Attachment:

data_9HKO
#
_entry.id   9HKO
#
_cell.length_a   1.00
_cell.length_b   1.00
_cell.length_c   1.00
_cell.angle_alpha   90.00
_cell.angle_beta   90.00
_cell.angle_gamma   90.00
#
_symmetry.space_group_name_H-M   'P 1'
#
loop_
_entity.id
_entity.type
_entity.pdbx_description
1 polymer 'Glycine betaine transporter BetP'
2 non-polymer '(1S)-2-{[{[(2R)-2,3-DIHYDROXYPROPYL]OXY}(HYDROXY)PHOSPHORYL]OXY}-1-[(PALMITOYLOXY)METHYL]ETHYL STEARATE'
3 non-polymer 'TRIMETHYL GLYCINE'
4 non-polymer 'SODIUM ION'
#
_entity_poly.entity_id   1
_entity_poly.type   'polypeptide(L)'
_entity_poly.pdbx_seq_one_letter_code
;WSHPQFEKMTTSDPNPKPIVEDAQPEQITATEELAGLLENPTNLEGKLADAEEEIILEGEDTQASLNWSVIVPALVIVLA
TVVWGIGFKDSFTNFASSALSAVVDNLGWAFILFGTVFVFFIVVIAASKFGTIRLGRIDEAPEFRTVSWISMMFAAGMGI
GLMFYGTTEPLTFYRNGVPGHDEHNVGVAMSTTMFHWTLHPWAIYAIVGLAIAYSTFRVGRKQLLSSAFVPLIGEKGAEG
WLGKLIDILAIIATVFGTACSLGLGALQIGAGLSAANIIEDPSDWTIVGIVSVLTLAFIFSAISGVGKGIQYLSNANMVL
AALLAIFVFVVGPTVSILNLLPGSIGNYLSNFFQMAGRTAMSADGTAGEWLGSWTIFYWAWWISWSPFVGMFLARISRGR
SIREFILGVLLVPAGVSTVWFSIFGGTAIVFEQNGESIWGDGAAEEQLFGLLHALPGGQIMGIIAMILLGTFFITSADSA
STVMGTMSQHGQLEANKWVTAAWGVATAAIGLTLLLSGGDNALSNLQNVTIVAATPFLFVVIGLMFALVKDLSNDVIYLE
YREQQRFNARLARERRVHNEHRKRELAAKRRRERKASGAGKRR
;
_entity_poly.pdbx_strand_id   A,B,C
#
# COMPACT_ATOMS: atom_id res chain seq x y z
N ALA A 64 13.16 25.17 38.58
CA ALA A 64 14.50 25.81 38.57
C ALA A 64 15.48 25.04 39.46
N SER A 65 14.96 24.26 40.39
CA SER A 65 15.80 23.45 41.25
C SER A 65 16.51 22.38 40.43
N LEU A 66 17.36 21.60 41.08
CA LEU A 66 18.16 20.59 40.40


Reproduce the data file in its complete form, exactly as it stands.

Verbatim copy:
data_9HKO
#
_entry.id   9HKO
#
_cell.length_a   1.00
_cell.length_b   1.00
_cell.length_c   1.00
_cell.angle_alpha   90.00
_cell.angle_beta   90.00
_cell.angle_gamma   90.00
#
_symmetry.space_group_name_H-M   'P 1'
#
loop_
_entity.id
_entity.type
_entity.pdbx_description
1 polymer 'Glycine betaine transporter BetP'
2 non-polymer '(1S)-2-{[{[(2R)-2,3-DIHYDROXYPROPYL]OXY}(HYDROXY)PHOSPHORYL]OXY}-1-[(PALMITOYLOXY)METHYL]ETHYL STEARATE'
3 non-polymer 'TRIMETHYL GLYCINE'
4 non-polymer 'SODIUM ION'
#
_entity_poly.entity_id   1
_entity_poly.type   'polypeptide(L)'
_entity_poly.pdbx_seq_one_letter_code
;WSHPQFEKMTTSDPNPKPIVEDAQPEQITATEELAGLLENPTNLEGKLADAEEEIILEGEDTQASLNWSVIVPALVIVLA
TVVWGIGFKDSFTNFASSALSAVVDNLGWAFILFGTVFVFFIVVIAASKFGTIRLGRIDEAPEFRTVSWISMMFAAGMGI
GLMFYGTTEPLTFYRNGVPGHDEHNVGVAMSTTMFHWTLHPWAIYAIVGLAIAYSTFRVGRKQLLSSAFVPLIGEKGAEG
WLGKLIDILAIIATVFGTACSLGLGALQIGAGLSAANIIEDPSDWTIVGIVSVLTLAFIFSAISGVGKGIQYLSNANMVL
AALLAIFVFVVGPTVSILNLLPGSIGNYLSNFFQMAGRTAMSADGTAGEWLGSWTIFYWAWWISWSPFVGMFLARISRGR
SIREFILGVLLVPAGVSTVWFSIFGGTAIVFEQNGESIWGDGAAEEQLFGLLHALPGGQIMGIIAMILLGTFFITSADSA
STVMGTMSQHGQLEANKWVTAAWGVATAAIGLTLLLSGGDNALSNLQNVTIVAATPFLFVVIGLMFALVKDLSNDVIYLE
YREQQRFNARLARERRVHNEHRKRELAAKRRRERKASGAGKRR
;
_entity_poly.pdbx_strand_id   A,B,C
#
# COMPACT_ATOMS: atom_id res chain seq x y z
N ALA A 64 13.16 25.17 38.58
CA ALA A 64 14.50 25.81 38.57
C ALA A 64 15.48 25.04 39.46
N SER A 65 14.96 24.26 40.39
CA SER A 65 15.80 23.45 41.25
C SER A 65 16.51 22.38 40.43
N LEU A 66 17.36 21.60 41.08
CA LEU A 66 18.16 20.59 40.40